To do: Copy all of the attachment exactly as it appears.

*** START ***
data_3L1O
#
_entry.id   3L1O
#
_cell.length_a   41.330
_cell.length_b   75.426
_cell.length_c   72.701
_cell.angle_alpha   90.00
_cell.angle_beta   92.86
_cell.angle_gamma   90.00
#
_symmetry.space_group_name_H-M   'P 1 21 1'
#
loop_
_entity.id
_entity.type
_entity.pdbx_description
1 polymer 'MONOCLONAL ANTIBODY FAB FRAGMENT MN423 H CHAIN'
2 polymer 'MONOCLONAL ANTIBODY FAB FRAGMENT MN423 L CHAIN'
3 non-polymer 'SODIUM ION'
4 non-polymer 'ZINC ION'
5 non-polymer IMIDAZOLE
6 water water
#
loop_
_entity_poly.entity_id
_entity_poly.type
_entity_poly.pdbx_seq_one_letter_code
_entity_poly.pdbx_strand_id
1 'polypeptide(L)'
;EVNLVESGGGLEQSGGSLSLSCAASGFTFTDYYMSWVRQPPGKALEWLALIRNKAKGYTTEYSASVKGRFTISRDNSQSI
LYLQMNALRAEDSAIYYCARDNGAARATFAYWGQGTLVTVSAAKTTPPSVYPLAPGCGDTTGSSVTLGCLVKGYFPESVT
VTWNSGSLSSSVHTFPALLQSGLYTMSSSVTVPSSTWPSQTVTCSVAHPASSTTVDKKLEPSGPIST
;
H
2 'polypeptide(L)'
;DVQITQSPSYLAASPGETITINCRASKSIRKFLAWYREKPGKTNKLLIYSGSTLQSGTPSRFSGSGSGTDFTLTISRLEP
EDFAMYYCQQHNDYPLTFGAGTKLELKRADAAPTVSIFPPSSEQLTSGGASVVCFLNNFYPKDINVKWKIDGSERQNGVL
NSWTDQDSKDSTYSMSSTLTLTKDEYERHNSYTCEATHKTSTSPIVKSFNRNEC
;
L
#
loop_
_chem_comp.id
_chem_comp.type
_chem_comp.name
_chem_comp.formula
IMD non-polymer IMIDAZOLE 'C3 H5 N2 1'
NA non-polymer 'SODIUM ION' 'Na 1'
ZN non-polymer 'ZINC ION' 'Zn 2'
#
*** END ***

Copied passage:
data_3L1O
#
_entry.id   3L1O
#
_cell.length_a   41.330
_cell.length_b   75.426
_cell.length_c   72.701
_cell.angle_alpha   90.00
_cell.angle_beta   92.86
_cell.angle_gamma   90.00
#
_symmetry.space_group_name_H-M   'P 1 21 1'
#
loop_
_entity.id
_entity.type
_entity.pdbx_description
1 polymer 'MONOCLONAL ANTIBODY FAB FRAGMENT MN423 H CHAIN'
2 polymer 'MONOCLONAL ANTIBODY FAB FRAGMENT MN423 L CHAIN'
3 non-polymer 'SODIUM ION'
4 non-polymer 'ZINC ION'
5 non-polymer IMIDAZOLE
6 water water
#
loop_
_entity_poly.entity_id
_entity_poly.type
_entity_poly.pdbx_seq_one_letter_code
_entity_poly.pdbx_strand_id
1 'polypeptide(L)'
;EVNLVESGGGLEQSGGSLSLSCAASGFTFTDYYMSWVRQPPGKALEWLALIRNKAKGYTTEYSASVKGRFTISRDNSQSI
LYLQMNALRAEDSAIYYCARDNGAARATFAYWGQGTLVTVSAAKTTPPSVYPLAPGCGDTTGSSVTLGCLVKGYFPESVT
VTWNSGSLSSSVHTFPALLQSGLYTMSSSVTVPSSTWPSQTVTCSVAHPASSTTVDKKLEPSGPIST
;
H
2 'polypeptide(L)'
;DVQITQSPSYLAASPGETITINCRASKSIRKFLAWYREKPGKTNKLLIYSGSTLQSGTPSRFSGSGSGTDFTLTISRLEP
EDFAMYYCQQHNDYPLTFGAGTKLELKRADAAPTVSIFPPSSEQLTSGGASVVCFLNNFYPKDINVKWKIDGSERQNGVL
NSWTDQDSKDSTYSMSSTLTLTKDEYERHNSYTCEATHKTSTSPIVKSFNRNEC
;
L
#
loop_
_chem_comp.id
_chem_comp.type
_chem_comp.name
_chem_comp.formula
IMD non-polymer IMIDAZOLE 'C3 H5 N2 1'
NA non-polymer 'SODIUM ION' 'Na 1'
ZN non-polymer 'ZINC ION' 'Zn 2'
#